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Music History Monday: March 31

Posted by Jeff Harris, March 31, 2014 11:04am | Post a Comment

To read more Behind The Grooves, go to http://behindthegrooves.tumblr.com.

Born on this day: March 31, 1935 - Musician and co-founder of A&M Records, Herb Alpert (born Herbert Alpert in Los Angeles, CA). Happy 79th Birthday, Herb!
 


On this day in music history: March 31, 1949 - RCA Victor Records releases the first commercially available 45 RPM record available for domestic sale. That first single is "Tekarkana Baby" by country music legend Eddy Arnold. Written by Fred Rose, Arnold's version of the song will top the Billboard Best Selling Retail Folk Records chart (existing prior to the Country & Western chart) for one week. The label will press the initial run of the single on clear green vinyl. RCA will develop the new format in response to Columbia Records introducing the 33 1/3 RPM long playing LP the previous year. Pressed on vinyl (or styrene, which is developed by Columbia) rather than the fragile shellac discs that 78's were manufactured from, the 7" discs will grow in popularity, eventually overtaking the 78 in sales by the mid 1950's and becoming the dominant physical single format until the end of the 1980's. Happy 65th Birthday to the 45!
 


On this day in music history: March 31, 1958 - "Johnny B. Goode" by Chuck Berry is released. Written by Chuck Berry in 1955, the semi autobiographical song will be partially inspired by his longtime piano player Johnnie Johnson, though pianist Lafayette Leake will play on the single and not Johnson. "Goode's" opening riff will be lifted from R&B pioneer Louis Jordan's 1946 hit "Ain't That Just Like A Woman." The track is recorded at Chess Studios in Chicago on January 6, 1958 and features Berry backed by musicians Willie Dixon (bass), Lafayette Leake (piano), and Fred Below (drums). Chuck Berry's version will peak at #2 on the Billboard R&B Best Sellers chart and #8 on the Pop Best Sellers chart in June of 1958. Regarded as one of the quintessential rock & roll songs, it will be covered numerous times over the years by dozens of artists. Berry's original version is included on the Voyager Golden Record (a gold plated titanium disc with messages and music recorded on it) attached to the Voyager spacecraft in 1977 representing rock & roll music. The song will also be featured in the film Back To The Future in 1985, where in a humorous plot twist Berry's fictional cousin Marvin Berry overhears the song being performed by actor Michael J. Fox (actually sung by Mark Campbell of Jack Mack & The Heart Attack) who calls his cousin to tell him he's just heard the "new sound" he's been looking for. The original single of "Johnny B. Goode" is backed with the Berry-penned "Around And Around," which will also become a rock & roll standard that is also widely covered, most notably by The Rolling Stones, Grateful Dead, The Animals, and David Bowie. Chuck Berry's original recording of "Johnny B. Goode" is inducted into the Grammy Hall Of Fame in 1999.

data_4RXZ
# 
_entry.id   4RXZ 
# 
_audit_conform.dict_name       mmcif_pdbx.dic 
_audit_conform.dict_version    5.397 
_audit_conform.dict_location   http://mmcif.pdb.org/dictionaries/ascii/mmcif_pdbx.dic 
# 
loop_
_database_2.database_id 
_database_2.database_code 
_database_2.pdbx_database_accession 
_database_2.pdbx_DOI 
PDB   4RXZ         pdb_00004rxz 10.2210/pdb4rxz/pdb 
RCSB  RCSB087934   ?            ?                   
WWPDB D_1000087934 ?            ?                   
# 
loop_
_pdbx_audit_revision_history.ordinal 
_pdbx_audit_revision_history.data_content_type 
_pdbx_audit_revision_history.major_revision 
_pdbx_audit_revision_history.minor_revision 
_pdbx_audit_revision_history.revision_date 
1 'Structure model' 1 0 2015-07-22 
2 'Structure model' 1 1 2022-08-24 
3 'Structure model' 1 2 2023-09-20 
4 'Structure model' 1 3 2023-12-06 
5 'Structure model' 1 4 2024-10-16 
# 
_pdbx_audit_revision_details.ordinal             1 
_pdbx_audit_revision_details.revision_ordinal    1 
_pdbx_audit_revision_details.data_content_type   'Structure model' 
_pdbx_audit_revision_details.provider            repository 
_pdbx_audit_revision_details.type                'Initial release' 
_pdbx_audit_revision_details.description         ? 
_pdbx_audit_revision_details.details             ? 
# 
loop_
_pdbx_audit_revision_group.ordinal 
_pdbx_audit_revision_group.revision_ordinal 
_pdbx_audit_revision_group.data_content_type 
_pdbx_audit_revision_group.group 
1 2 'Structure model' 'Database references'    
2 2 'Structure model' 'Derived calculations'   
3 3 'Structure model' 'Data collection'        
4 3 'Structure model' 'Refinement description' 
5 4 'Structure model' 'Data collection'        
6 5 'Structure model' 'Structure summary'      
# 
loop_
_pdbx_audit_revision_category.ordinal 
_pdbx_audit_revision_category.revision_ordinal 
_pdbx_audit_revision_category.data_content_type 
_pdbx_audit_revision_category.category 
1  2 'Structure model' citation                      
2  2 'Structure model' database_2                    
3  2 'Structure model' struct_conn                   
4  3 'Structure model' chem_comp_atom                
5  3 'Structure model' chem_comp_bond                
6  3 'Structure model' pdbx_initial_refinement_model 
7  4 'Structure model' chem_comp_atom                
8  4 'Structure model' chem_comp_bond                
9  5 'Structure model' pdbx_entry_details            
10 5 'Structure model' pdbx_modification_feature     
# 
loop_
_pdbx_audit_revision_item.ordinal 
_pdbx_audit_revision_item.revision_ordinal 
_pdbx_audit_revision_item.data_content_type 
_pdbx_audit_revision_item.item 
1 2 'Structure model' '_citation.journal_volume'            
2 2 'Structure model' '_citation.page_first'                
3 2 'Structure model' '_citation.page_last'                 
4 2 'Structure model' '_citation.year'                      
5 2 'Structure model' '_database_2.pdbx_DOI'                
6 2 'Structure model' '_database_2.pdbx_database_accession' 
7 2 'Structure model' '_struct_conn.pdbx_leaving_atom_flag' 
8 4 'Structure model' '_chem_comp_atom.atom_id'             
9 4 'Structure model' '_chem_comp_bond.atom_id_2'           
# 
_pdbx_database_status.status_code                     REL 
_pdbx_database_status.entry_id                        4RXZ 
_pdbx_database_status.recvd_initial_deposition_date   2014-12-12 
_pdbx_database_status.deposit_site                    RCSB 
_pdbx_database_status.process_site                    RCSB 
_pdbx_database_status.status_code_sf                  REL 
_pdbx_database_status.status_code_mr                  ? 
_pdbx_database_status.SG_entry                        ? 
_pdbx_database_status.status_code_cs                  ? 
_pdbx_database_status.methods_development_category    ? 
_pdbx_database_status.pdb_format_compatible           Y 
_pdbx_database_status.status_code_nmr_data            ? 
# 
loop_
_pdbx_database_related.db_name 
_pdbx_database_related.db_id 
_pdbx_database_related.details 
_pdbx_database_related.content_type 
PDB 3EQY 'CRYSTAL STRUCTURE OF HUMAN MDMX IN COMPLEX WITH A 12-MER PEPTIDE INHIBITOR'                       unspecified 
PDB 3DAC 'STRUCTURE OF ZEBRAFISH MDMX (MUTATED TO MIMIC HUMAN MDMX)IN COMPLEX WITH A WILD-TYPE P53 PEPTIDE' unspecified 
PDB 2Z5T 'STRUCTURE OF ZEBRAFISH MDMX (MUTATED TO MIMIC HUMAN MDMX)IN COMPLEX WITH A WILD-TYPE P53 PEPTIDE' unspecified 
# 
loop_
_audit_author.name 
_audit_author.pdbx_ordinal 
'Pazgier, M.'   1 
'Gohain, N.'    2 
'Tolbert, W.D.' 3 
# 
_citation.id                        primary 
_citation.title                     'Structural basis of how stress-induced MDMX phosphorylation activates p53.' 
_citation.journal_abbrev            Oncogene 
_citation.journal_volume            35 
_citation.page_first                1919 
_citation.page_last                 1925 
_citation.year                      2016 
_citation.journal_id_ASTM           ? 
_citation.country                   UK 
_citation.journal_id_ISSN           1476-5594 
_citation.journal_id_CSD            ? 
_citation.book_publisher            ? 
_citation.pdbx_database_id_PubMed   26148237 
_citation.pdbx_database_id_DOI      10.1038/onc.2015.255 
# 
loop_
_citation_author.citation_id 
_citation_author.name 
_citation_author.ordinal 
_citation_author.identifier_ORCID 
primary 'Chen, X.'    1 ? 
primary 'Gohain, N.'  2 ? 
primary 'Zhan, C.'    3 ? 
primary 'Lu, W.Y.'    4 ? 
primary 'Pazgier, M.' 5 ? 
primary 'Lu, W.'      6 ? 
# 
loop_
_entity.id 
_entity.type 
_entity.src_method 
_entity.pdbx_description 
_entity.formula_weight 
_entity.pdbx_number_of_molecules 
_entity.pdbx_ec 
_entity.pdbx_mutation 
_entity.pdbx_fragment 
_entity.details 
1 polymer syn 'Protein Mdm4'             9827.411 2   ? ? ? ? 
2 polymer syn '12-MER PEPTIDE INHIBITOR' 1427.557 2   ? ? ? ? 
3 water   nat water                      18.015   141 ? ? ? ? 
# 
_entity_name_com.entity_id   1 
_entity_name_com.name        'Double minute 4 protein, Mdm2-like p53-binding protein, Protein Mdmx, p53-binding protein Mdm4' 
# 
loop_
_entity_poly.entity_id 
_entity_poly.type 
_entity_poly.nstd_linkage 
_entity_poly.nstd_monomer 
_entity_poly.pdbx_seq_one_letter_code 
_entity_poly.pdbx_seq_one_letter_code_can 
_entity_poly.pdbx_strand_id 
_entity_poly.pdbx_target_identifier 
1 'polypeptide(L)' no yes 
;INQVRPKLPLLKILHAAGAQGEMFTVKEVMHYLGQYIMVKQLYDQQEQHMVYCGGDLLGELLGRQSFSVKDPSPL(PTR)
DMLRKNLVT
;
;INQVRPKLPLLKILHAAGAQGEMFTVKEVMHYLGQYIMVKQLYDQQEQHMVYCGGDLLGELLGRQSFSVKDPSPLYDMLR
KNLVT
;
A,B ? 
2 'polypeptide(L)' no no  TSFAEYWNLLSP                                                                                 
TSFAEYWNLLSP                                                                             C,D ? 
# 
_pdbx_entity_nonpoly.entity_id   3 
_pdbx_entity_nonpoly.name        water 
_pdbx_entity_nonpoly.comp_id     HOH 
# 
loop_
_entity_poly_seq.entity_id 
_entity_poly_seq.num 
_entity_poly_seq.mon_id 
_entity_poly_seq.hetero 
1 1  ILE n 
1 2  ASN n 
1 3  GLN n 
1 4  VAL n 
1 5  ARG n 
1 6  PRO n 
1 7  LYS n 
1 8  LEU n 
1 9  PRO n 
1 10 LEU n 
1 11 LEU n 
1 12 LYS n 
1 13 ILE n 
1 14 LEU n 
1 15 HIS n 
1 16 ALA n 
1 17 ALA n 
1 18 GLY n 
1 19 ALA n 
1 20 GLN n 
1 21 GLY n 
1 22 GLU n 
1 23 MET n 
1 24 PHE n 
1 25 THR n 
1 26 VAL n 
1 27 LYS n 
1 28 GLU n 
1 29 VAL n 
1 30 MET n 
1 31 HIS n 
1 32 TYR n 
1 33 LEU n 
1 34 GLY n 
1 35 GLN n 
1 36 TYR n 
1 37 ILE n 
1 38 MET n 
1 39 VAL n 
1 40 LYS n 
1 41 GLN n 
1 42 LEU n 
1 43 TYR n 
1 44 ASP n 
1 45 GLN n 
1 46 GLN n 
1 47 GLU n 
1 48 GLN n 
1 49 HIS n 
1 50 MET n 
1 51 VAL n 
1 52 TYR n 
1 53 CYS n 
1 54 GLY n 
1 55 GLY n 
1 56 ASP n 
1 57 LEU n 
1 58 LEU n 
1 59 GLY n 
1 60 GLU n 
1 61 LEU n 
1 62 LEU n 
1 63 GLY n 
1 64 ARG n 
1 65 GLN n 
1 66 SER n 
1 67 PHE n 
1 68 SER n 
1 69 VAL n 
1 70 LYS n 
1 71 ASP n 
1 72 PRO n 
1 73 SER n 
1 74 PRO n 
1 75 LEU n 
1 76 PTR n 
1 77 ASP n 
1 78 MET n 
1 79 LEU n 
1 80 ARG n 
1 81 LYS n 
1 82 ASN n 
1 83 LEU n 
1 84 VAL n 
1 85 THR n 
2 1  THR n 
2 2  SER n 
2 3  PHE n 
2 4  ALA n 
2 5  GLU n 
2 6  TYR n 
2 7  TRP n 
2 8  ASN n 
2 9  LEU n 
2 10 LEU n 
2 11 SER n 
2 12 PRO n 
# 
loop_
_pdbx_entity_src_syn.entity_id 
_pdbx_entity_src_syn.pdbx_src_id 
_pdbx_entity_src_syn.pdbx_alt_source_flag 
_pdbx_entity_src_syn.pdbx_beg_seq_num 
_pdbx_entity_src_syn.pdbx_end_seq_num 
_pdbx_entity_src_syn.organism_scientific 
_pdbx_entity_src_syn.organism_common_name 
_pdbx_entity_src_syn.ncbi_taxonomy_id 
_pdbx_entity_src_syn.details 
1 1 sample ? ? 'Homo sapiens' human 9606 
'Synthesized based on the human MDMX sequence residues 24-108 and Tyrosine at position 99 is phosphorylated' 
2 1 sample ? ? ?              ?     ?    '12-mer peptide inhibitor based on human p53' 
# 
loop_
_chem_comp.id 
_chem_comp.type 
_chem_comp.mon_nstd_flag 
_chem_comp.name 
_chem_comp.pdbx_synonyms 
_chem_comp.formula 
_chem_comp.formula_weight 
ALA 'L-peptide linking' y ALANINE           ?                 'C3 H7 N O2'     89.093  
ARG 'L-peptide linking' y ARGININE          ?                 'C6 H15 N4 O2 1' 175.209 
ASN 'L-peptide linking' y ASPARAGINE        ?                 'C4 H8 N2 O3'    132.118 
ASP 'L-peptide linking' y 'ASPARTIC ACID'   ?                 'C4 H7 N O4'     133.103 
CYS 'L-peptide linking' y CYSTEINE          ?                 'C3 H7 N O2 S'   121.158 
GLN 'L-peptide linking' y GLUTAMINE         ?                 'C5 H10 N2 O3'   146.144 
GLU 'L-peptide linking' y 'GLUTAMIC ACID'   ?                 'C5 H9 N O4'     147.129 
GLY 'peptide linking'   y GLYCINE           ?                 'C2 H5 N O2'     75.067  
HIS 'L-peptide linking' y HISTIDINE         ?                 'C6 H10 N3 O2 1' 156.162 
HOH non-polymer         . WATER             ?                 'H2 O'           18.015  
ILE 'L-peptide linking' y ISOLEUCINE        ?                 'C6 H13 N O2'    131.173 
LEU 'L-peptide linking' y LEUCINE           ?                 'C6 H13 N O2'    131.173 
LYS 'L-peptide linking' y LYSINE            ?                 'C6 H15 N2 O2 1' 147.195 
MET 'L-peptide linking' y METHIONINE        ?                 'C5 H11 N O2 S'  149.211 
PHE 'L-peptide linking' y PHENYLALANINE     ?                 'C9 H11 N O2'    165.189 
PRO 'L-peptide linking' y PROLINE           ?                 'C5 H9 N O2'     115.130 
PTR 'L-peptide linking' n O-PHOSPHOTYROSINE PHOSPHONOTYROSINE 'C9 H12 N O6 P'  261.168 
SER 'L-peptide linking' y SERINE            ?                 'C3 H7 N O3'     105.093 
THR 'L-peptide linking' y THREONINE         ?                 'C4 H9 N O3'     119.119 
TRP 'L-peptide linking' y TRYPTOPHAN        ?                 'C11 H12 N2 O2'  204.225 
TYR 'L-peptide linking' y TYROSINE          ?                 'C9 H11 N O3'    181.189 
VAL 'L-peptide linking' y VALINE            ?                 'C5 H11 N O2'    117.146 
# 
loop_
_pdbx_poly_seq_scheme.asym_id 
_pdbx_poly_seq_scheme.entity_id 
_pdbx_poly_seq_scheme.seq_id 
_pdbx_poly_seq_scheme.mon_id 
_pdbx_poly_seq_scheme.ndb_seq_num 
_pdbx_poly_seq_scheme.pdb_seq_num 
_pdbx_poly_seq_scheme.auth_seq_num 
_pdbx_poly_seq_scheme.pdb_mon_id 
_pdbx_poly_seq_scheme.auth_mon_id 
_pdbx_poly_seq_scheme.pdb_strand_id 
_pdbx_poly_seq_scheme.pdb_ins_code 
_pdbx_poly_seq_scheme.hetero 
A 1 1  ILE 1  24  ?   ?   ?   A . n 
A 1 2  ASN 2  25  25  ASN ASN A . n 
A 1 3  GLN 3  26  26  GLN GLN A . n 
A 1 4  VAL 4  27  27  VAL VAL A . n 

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Music History Monday: December 21

Posted by Jeff Harris, December 23, 2013 09:29am | Post a Comment

To read more Behind The Grooves, go to http://behindthegrooves.tumblr.com.

On this day in music history: December 23, 1947 - Bell Laboratories scientists John Bardeen, Walter Bell LaboratoriesBrattain, and William Shockley will conclude experiments they had begun five weeks earlier that will result in the development of the bi-polar contact transistor. The trio will discover that by applying two gold contacts to a crystal of germanium, that it will will produce greater output power than its input. Their discovery will become the one of the cornerstones in the development of modern electronics (transistor radios, computers, calculators, etc...), and is regarded as one of the most important inventions of the 20th century. Texas Instruments will be the first company to produce the silicon transistor in 1954. Bardeen, Brattain, and Shockley will be awarded the Nobel Prize for their discovery in 1956.